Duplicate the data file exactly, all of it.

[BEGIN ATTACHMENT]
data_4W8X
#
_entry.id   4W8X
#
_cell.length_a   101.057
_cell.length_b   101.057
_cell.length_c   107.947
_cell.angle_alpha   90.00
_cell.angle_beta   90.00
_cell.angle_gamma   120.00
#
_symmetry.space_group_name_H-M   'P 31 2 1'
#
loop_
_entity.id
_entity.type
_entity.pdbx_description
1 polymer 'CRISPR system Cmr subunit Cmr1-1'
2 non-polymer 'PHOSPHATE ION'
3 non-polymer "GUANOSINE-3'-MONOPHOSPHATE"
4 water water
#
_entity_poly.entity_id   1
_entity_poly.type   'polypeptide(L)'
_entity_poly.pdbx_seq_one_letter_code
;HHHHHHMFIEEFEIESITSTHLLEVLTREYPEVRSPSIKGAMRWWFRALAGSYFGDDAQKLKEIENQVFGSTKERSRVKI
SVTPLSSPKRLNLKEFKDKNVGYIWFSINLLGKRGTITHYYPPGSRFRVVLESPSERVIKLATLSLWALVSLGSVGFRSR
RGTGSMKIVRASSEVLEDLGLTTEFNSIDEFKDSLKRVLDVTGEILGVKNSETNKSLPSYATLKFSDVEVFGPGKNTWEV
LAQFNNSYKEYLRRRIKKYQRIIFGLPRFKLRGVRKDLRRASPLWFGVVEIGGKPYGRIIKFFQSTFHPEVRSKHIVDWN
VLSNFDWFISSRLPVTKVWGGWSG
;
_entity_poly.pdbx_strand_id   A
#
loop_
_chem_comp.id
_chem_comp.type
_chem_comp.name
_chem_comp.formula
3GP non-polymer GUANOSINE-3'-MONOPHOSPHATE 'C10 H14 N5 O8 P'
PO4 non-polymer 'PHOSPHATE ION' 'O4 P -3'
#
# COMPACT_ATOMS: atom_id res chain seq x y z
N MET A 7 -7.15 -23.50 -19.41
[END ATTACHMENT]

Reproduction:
data_4W8X
#
_entry.id   4W8X
#
_cell.length_a   101.057
_cell.length_b   101.057
_cell.length_c   107.947
_cell.angle_alpha   90.00
_cell.angle_beta   90.00
_cell.angle_gamma   120.00
#
_symmetry.space_group_name_H-M   'P 31 2 1'
#
loop_
_entity.id
_entity.type
_entity.pdbx_description
1 polymer 'CRISPR system Cmr subunit Cmr1-1'
2 non-polymer 'PHOSPHATE ION'
3 non-polymer "GUANOSINE-3'-MONOPHOSPHATE"
4 water water
#
_entity_poly.entity_id   1
_entity_poly.type   'polypeptide(L)'
_entity_poly.pdbx_seq_one_letter_code
;HHHHHHMFIEEFEIESITSTHLLEVLTREYPEVRSPSIKGAMRWWFRALAGSYFGDDAQKLKEIENQVFGSTKERSRVKI
SVTPLSSPKRLNLKEFKDKNVGYIWFSINLLGKRGTITHYYPPGSRFRVVLESPSERVIKLATLSLWALVSLGSVGFRSR
RGTGSMKIVRASSEVLEDLGLTTEFNSIDEFKDSLKRVLDVTGEILGVKNSETNKSLPSYATLKFSDVEVFGPGKNTWEV
LAQFNNSYKEYLRRRIKKYQRIIFGLPRFKLRGVRKDLRRASPLWFGVVEIGGKPYGRIIKFFQSTFHPEVRSKHIVDWN
VLSNFDWFISSRLPVTKVWGGWSG
;
_entity_poly.pdbx_strand_id   A
#
loop_
_chem_comp.id
_chem_comp.type
_chem_comp.name
_chem_comp.formula
3GP non-polymer GUANOSINE-3'-MONOPHOSPHATE 'C10 H14 N5 O8 P'
PO4 non-polymer 'PHOSPHATE ION' 'O4 P -3'
#
# COMPACT_ATOMS: atom_id res chain seq x y z
N MET A 7 -7.15 -23.50 -19.41